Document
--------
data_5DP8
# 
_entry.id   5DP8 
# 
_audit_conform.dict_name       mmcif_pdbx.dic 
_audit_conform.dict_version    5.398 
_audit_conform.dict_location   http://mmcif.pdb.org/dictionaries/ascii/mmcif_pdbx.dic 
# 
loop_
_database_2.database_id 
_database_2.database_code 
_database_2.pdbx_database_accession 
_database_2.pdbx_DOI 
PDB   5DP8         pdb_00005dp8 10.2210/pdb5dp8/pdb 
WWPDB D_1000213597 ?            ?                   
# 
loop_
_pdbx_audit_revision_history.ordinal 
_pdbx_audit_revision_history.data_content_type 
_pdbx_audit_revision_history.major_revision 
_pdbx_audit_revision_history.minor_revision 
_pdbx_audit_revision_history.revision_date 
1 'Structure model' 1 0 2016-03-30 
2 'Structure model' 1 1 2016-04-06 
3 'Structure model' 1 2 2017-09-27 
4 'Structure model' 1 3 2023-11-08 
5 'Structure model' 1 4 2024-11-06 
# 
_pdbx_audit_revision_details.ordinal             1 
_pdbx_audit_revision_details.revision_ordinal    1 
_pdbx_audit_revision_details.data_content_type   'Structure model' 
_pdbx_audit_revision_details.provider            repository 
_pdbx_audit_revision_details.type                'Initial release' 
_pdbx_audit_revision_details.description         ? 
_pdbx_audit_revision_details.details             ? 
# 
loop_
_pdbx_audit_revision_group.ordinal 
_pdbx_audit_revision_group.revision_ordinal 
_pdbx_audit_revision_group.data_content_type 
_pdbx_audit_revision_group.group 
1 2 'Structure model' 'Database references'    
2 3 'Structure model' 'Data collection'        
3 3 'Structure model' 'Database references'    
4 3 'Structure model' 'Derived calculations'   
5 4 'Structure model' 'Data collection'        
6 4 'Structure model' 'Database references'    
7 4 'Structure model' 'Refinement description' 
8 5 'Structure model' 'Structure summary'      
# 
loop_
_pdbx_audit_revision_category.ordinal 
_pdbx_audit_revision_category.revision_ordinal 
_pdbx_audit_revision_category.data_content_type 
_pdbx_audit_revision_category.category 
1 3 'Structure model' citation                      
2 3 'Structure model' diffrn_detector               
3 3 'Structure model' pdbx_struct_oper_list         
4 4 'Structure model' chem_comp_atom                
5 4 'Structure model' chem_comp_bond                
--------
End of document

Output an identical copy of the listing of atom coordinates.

data_5DP8
# 
_entry.id   5DP8 
# 
_audit_conform.dict_name       mmcif_pdbx.dic 
_audit_conform.dict_version    5.398 
_audit_conform.dict_location   http://mmcif.pdb.org/dictionaries/ascii/mmcif_pdbx.dic 
# 
loop_
_database_2.database_id 
_database_2.database_code 
_database_2.pdbx_database_accession 
_database_2.pdbx_DOI 
PDB   5DP8         pdb_00005dp8 10.2210/pdb5dp8/pdb 
WWPDB D_1000213597 ?            ?                   
# 
loop_
_pdbx_audit_revision_history.ordinal 
_pdbx_audit_revision_history.data_content_type 
_pdbx_audit_revision_history.major_revision 
_pdbx_audit_revision_history.minor_revision 
_pdbx_audit_revision_history.revision_date 
1 'Structure model' 1 0 2016-03-30 
2 'Structure model' 1 1 2016-04-06 
3 'Structure model' 1 2 2017-09-27 
4 'Structure model' 1 3 2023-11-08 
5 'Structure model' 1 4 2024-11-06 
# 
_pdbx_audit_revision_details.ordinal             1 
_pdbx_audit_revision_details.revision_ordinal    1 
_pdbx_audit_revision_details.data_content_type   'Structure model' 
_pdbx_audit_revision_details.provider            repository 
_pdbx_audit_revision_details.type                'Initial release' 
_pdbx_audit_revision_details.description         ? 
_pdbx_audit_revision_details.details             ? 
# 
loop_
_pdbx_audit_revision_group.ordinal 
_pdbx_audit_revision_group.revision_ordinal 
_pdbx_audit_revision_group.data_content_type 
_pdbx_audit_revision_group.group 
1 2 'Structure model' 'Database references'    
2 3 'Structure model' 'Data collection'        
3 3 'Structure model' 'Database references'    
4 3 'Structure model' 'Derived calculations'   
5 4 'Structure model' 'Data collection'        
6 4 'Structure model' 'Database references'    
7 4 'Structure model' 'Refinement description' 
8 5 'Structure model' 'Structure summary'      
# 
loop_
_pdbx_audit_revision_category.ordinal 
_pdbx_audit_revision_category.revision_ordinal 
_pdbx_audit_revision_category.data_content_type 
_pdbx_audit_revision_category.category 
1 3 'Structure model' citation                      
2 3 'Structure model' diffrn_detector               
3 3 'Structure model' pdbx_struct_oper_list         
4 4 'Structure model' chem_comp_atom                
5 4 'Structure model' chem_comp_bond                